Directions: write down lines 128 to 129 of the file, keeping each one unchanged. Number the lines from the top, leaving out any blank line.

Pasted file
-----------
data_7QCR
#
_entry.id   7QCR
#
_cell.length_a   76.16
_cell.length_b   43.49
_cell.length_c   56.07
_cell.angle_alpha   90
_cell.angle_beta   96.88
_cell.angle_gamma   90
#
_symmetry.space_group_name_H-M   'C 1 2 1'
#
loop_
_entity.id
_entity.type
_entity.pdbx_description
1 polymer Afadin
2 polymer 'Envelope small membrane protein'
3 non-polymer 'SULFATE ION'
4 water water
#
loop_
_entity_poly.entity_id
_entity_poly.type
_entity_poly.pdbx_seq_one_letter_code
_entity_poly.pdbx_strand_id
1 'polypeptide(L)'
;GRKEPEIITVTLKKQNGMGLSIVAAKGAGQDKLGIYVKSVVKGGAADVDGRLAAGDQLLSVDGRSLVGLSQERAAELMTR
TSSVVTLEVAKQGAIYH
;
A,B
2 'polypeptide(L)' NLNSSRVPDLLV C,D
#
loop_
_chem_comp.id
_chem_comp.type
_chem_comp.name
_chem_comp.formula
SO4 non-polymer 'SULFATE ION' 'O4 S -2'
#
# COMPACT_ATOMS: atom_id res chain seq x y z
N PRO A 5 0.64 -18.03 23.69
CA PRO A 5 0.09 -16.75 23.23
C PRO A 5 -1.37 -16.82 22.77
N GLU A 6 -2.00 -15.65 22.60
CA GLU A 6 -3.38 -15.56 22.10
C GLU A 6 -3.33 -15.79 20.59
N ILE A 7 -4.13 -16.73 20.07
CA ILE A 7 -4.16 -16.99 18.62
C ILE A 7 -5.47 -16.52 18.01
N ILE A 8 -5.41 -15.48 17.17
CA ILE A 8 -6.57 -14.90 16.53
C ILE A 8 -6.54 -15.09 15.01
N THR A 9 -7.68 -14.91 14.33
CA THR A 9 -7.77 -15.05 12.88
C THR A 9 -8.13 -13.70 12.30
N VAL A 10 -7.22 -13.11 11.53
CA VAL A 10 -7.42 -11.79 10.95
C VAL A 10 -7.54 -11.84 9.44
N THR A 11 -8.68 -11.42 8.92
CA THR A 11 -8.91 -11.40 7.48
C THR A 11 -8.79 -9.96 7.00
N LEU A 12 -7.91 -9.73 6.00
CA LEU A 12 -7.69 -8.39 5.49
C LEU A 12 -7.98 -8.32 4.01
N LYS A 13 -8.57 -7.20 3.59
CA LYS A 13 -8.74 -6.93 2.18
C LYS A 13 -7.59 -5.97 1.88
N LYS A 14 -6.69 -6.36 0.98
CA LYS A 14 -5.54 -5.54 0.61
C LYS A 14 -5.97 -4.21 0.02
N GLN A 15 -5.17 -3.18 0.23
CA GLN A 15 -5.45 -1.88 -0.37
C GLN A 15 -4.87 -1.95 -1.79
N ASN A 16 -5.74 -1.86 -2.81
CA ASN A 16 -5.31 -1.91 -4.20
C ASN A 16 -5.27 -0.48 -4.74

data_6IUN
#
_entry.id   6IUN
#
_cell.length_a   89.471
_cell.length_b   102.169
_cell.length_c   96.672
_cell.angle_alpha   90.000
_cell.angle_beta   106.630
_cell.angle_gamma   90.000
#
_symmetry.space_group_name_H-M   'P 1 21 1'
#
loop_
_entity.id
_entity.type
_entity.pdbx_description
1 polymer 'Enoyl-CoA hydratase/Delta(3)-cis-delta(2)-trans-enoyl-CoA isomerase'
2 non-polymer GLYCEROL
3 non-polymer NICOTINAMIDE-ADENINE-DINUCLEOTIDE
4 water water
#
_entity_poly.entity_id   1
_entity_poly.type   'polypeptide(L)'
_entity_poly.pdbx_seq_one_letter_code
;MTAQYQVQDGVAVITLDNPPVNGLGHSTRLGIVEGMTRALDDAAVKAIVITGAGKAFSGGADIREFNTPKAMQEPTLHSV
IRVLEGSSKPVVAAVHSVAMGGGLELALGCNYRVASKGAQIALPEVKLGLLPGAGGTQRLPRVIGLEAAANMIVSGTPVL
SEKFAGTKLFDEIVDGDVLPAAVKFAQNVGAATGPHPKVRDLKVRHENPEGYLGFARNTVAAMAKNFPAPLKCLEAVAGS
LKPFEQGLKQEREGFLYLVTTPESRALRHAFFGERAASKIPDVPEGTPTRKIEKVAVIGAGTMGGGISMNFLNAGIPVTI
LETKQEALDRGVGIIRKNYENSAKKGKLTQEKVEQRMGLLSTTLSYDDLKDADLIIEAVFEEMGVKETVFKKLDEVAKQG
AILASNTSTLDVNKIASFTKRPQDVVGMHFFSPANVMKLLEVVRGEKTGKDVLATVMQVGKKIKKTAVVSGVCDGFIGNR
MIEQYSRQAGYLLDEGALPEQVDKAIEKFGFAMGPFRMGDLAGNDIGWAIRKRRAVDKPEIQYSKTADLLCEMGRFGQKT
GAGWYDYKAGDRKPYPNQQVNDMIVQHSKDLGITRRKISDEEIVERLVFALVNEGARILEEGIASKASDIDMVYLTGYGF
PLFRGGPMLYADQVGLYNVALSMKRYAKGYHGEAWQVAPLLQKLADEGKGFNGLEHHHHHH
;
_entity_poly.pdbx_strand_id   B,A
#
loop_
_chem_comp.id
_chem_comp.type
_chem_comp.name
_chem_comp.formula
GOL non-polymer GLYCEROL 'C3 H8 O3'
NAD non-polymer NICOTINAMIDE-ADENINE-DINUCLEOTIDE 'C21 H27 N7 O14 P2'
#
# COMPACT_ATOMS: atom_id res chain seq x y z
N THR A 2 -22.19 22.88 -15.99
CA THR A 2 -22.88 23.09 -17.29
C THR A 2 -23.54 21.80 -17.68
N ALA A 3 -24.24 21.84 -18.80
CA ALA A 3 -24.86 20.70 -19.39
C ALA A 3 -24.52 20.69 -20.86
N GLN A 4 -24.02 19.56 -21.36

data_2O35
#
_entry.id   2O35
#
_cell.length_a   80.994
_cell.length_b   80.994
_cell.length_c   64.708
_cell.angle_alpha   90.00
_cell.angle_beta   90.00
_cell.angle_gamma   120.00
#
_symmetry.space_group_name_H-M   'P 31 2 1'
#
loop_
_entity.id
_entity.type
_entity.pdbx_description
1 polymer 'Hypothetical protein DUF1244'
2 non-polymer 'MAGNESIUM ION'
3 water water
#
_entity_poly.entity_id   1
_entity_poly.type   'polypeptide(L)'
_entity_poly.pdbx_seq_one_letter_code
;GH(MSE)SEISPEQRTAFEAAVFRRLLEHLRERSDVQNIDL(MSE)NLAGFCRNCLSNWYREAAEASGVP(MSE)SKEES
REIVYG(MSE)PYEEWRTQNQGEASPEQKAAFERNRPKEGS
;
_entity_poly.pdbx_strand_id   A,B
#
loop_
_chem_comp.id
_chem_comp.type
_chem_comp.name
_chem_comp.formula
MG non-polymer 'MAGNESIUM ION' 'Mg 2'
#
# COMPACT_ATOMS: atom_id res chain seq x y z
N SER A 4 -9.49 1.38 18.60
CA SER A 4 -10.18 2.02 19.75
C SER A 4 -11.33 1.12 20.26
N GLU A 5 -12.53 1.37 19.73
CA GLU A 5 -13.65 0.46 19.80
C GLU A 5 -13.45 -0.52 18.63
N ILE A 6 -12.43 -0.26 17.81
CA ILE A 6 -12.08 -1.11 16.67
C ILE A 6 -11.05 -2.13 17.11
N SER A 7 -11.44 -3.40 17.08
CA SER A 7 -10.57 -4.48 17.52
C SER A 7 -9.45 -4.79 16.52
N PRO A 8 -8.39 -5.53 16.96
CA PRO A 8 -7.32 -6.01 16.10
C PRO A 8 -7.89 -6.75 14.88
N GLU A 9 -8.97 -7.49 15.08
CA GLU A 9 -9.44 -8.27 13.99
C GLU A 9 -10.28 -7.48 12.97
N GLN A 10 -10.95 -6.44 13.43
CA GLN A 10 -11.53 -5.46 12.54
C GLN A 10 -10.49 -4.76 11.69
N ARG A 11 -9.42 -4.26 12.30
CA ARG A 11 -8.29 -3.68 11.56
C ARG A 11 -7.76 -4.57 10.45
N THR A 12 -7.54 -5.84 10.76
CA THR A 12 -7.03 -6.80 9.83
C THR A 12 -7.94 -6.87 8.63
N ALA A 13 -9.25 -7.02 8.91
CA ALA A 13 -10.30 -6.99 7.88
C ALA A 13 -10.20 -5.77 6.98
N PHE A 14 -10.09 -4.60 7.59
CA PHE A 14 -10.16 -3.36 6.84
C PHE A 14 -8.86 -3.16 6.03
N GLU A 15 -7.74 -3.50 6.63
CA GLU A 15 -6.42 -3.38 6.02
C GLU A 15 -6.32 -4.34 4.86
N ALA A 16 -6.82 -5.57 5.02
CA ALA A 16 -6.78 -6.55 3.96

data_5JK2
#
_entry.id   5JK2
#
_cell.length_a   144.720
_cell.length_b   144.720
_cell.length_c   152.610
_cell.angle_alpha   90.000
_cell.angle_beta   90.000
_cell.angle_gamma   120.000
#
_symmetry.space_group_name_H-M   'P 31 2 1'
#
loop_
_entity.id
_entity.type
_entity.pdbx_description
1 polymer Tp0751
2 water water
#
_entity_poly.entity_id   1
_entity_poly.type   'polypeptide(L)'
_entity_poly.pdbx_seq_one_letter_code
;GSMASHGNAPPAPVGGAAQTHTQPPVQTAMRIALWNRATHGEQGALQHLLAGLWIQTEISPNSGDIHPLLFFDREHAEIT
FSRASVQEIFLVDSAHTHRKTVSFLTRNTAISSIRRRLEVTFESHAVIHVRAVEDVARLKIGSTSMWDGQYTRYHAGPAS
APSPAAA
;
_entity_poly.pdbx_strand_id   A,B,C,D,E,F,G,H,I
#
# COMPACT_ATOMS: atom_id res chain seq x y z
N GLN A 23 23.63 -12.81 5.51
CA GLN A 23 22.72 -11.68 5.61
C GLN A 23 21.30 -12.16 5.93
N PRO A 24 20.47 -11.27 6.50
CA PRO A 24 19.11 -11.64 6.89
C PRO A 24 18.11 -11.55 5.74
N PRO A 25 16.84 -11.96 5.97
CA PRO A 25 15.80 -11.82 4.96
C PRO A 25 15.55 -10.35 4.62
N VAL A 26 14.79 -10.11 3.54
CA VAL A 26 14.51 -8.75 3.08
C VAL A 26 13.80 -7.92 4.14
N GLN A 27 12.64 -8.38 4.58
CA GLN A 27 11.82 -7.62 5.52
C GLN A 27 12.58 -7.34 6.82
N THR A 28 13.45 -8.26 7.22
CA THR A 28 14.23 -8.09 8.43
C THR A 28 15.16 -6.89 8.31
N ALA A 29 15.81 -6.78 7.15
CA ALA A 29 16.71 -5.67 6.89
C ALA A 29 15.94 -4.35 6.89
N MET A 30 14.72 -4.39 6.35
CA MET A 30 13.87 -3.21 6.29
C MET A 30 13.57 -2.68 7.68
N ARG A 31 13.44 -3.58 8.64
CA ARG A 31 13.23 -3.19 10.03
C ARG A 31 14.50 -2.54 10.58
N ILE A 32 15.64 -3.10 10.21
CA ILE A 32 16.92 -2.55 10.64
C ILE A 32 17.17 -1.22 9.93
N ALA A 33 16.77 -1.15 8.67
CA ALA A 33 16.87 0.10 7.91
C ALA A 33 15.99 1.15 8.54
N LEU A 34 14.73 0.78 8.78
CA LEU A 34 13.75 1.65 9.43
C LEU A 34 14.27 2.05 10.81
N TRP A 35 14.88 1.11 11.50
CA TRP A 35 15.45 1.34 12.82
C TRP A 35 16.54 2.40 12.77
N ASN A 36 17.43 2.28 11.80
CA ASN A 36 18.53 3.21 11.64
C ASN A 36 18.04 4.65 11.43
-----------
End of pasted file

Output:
N ALA A 3 -24.24 21.84 -18.80
CA ALA A 3 -24.86 20.70 -19.39